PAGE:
This classic Beatles tune may feature open chords and an easy strumming pattern, making it relatively straightforward to learn.
Harrison recorded 13 takes of this track on 7 July – his debut as a solo artist on Abbey Road album!
D is one of the more complex open major chords and often the first that beginners encounter. While its shape can be difficult for newcomers to master, particularly when trying to fret it with their thumb! Pressing against strings may initially feel painful but will eventually become less so with practice.
The D chord can make for a powerful combination in any progression, particularly paired with G or A major. Furthermore, you might like combining it with sus chords – they may take more practice to play but once mastered they make for some amazingly cool tones when played alongside D!
A chord is an ideal starting point for new guitarists as it uses an easy strumming pattern of D DU UD and introduces the open A shape, a moveable bar chord shape which can be used to play any major chord on guitar.
To form an open A chord, simply leave the top two strings unplayed while barring the 5th fret of the low E string (which already contains an A note) at its 5th fret – you will hear an open A chord ring out when strumming all five strings at once!
This shape can be moved around the neck to create all major chords and serves as an effective power chord shape as well.
Beginners often begin their musical education with G, though it can be tricky due to requiring stretching across all fretboard. This may cause some buzzing, which is perfectly normal.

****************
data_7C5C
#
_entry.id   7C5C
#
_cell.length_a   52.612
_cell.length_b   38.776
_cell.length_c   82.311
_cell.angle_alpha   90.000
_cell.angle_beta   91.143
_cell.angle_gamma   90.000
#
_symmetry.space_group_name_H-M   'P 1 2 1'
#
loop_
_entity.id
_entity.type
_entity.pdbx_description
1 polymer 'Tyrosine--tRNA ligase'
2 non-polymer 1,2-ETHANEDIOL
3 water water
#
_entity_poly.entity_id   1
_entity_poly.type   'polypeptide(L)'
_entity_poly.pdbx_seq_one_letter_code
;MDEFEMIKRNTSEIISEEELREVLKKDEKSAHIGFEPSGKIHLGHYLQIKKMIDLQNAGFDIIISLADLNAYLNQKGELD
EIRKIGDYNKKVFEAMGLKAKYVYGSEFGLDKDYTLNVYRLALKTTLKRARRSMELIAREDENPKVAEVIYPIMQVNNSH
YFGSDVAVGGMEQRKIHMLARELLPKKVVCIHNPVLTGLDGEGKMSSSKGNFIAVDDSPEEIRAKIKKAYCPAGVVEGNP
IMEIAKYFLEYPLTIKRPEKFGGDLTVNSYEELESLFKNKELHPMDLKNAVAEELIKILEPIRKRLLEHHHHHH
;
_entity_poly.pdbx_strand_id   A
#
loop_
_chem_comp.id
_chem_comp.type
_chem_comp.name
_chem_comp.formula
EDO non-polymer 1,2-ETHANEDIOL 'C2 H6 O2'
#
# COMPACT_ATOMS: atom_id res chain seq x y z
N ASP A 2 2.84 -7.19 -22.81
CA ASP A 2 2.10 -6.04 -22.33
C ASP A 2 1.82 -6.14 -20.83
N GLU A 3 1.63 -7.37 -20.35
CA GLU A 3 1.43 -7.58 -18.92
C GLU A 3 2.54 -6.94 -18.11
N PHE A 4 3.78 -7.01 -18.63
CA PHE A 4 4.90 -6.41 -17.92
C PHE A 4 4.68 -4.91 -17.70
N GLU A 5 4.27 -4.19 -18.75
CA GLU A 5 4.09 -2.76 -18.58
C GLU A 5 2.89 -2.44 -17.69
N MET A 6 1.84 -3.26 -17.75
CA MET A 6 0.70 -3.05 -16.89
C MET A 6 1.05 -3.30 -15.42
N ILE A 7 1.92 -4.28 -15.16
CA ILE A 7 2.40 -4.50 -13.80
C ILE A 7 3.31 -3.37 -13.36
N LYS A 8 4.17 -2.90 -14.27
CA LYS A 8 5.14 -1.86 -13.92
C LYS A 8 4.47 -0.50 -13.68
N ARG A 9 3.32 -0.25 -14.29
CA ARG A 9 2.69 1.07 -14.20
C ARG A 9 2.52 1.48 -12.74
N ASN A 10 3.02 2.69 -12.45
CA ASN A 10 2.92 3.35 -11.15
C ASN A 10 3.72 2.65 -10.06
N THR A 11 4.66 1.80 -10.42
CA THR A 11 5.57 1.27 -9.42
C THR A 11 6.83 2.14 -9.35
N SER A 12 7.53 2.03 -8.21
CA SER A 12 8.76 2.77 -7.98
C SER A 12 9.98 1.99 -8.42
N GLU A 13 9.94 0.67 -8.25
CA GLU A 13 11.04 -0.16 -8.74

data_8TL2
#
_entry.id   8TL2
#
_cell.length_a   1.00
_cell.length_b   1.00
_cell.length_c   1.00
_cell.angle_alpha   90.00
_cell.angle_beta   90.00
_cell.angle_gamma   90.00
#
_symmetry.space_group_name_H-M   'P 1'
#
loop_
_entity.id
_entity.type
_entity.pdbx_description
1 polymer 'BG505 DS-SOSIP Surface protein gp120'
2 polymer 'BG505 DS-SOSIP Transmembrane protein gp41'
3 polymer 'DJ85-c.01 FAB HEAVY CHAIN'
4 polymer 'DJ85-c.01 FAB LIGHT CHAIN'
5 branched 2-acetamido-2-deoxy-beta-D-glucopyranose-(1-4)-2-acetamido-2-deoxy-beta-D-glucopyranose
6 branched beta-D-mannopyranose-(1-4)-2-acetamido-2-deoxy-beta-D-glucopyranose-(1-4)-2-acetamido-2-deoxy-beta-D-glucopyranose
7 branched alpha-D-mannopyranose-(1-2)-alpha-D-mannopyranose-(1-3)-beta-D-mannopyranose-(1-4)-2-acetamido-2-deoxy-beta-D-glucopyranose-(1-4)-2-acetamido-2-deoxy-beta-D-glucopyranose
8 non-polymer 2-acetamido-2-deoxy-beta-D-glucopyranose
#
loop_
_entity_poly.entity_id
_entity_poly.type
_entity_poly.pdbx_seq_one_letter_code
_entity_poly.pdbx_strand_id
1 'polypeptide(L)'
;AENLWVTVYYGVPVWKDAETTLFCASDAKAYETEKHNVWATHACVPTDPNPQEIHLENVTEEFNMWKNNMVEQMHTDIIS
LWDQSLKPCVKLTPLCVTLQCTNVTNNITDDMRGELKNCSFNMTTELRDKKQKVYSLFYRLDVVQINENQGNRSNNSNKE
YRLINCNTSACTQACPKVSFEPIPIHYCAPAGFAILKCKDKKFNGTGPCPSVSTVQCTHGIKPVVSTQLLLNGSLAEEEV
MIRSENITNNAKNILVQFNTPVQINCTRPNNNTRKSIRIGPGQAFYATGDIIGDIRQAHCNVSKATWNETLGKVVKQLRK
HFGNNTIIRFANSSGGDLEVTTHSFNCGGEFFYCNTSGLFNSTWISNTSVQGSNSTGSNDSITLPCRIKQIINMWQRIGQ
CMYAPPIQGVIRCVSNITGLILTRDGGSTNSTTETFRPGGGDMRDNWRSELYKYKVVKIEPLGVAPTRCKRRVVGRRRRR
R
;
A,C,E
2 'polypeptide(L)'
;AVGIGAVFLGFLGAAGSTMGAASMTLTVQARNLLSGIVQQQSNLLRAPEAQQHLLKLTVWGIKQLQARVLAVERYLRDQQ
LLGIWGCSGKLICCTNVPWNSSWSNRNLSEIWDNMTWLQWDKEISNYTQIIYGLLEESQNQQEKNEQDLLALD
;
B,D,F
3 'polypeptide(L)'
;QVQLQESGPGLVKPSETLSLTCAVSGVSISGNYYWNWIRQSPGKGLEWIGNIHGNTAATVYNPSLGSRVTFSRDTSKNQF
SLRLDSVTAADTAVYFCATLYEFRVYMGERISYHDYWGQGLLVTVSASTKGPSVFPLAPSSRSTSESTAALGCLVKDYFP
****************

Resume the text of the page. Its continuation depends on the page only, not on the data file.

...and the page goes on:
One effective strategy to avoid this issue is playing G with your fingers curved – this will prevent the meaty part of your finger from blocking other strings.
To do this, place your middle finger on the third fret of the low E string and index finger on the second fret of A string; move your ring finger up one fret until it reaches the third fret of B string.
If you’re just getting started playing guitar, this song is an ideal starting point as it does not necessitate high fretboard playing. However, to successfully attempt this song you will require knowledge of several chords.
Before moving forward with any songwriting endeavor, you should know how to form the A7 chord. It is relatively easy to learn and can be used in numerous songs ranging from funk and soul music to mainstream pop songs such as Here Comes The Sun where it provides extra flavor to songs like the bridge.
Learning Here Comes the Sun can be a rewarding way to expand your musical horizons and hone your strumming technique. Although more difficult than some other Beatles tracks, Here Comes the Sun will definitely pay dividends in your efforts!
Here Comes the Sun begins with two straightforward chords of D and G in its chorus, before transitioning to an inverted secondary dominant which adds some tension.
The final chord in the chorus is an Ab major. This chord adds energy and fun to your music and works well with most strumming patterns.
Here Comes the Sun is a song known for its strong vocal melody, making some chords difficult for beginners to navigate.
An effective way of playing this chord is with a C-major barre chord, created using your index finger on the third fret and barring it with it; this will mute the sixth string and allow you to strum four strings down from there.
You’ve likely encountered this type of chord before in many popular songs – often found in funk or metal music genres; and even heard on classic Beatles songs like “Rubber Soul”. It features a seven-semitone interval from C to G for easy listening pleasure.